[Science Solitaire] Because you live here!
For Earth Day, I propose that the Earth itself join social media. For starters, it should have a special account on Twitter and Facebook. "Special" because it would have no sign-ups required. I will call it Earthspeak.
You become a "follower" or a "fan" as part of the package of being an earthling. When you start school or acquire a digital identity, whichever comes first, you start getting posts and tweets from Earthspeak, whether you like it or not.
Yes, of course, there are science organizations, museums and research institutions like NASA or NOAA, or USGS that tirelessly mine what is going on in outer space, the oceans, "middle earth," forests and atmosphere, and release data to anyone who is interested. But you have to be interested to get them.
With Earthspeak, I refer to the Earth itself, armed with sophisticated communication weaponry that scientists, writers, storytellers, artists and techies in collaborative work – can design, to directly send customized Earthspeak bytes or EBies to your digital accounts.
These EBies would be multisensory – words, sounds, images, animation even paintings and sculptures! They would make you reminisce, think, smile, take action, withhold action, or even feel worried or afraid.
EBies may be about the rise and fall of ocean fever, if hurricanes are on the rise, if the Amazon is in deep trouble, what creature (who may resemble your favorite strange uncle) is on the brink of "uh-oh" (extinction). It would send these EBies in a clear and personalized way that you can each individually digest and care about, metaphors and all.
Caring for the planet
Why should you automatically be a follower even if you have not signed up for it? Because in case it has not hit you yet, while all 7 billion of us do not agree on the way we live and conduct our affairs, including which god to worship – or to worship any at all – we all can agree (and even put it to the test,) that we all live here, you and 7 billion other humans, together with at least 10 million other species of life.
There is no practical alternative permanent address yet for any of us. And also, if there is one thing that possessed endless interesting data to invade your life the way your family, friends and pseudo-friends do with their posts, it would be the planet, awash with splendor and glory as much as it is with tremendous amount of trash and problematic humans.
Let us admit it: most people don't connect with science institutions. Those who "like" science webpages are mostly nerds, those who love and support nerds or those who want to impress their friends by "liking" the work of nerds. Besides, it is highly unlikely that those institutions would "defriend" or "unlike" you unless you post something abusive.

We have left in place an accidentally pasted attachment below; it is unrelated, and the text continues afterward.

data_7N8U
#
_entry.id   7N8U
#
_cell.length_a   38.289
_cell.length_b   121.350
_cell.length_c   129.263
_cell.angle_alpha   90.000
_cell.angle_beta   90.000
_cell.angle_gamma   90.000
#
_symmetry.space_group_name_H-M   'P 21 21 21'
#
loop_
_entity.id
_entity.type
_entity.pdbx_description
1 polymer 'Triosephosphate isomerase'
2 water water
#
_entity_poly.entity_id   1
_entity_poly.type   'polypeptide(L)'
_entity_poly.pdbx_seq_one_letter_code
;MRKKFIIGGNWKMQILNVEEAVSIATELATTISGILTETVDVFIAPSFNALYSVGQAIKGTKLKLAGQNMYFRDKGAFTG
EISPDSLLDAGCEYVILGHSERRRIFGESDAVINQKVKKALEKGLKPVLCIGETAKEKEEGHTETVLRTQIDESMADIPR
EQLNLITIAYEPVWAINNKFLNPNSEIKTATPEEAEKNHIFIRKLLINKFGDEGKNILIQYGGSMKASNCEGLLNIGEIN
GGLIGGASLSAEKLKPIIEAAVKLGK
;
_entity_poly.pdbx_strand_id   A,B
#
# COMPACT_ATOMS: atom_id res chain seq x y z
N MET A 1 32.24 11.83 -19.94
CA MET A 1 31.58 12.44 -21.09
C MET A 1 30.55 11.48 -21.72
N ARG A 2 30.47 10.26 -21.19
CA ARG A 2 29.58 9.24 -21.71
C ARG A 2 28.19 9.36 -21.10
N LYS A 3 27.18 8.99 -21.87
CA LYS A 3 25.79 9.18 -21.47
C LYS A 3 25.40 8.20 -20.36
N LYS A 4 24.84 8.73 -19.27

It seems that if a personal relationship can be had with the Earth in a way that humans are now emotionally attached to their phones, homes, and various gods, then maybe we will care more about the planet.
So what could those EBies be like? For a poet, it could spell the cadence of lyrical verses accompanying a march of creatures that have just been identified or have just disappeared from the face of the earth. For the sportsman, it could be record-breaking reports on creatures who could run, fly, swoop or hunt the fastest or most successfully. For the designer, it could be spectacular and amazing images of nature even in the smallest scales seen in laboratories!
When astronauts go on their cosmic trip and from their spacecraft, look back from their side of the Earth floating out there in space without them, they are known to experience a transformation, a shift in their view of life and existence. Suddenly, life seems more fragile and the thought that if we bungle it here, we have nowhere else to go, becomes stark and urgent. This is called the “Overview effect.”
Now, look at your toes. Yes, your toes. Most likely, you are going to spend your life with your toes planted on the ground. A vast majority of us will never be astronauts. So then, should you opt out of getting stories about the planet where you – all you know and don’t know – live and have lived?
The Earth has about 5 billion more years to go and your life is barely a demi-sneeze to the planet. Now, who do you think has more stake in making the most out of its short stay here? – Rappler.com
Maria Isabel Garcia is a science writer. She has written two books, “Science Solitaire” and “Twenty One Grams of Spirit and Seven Ounces of Desire.” Her column appears every Friday and you can reach her at firstname.lastname@example.org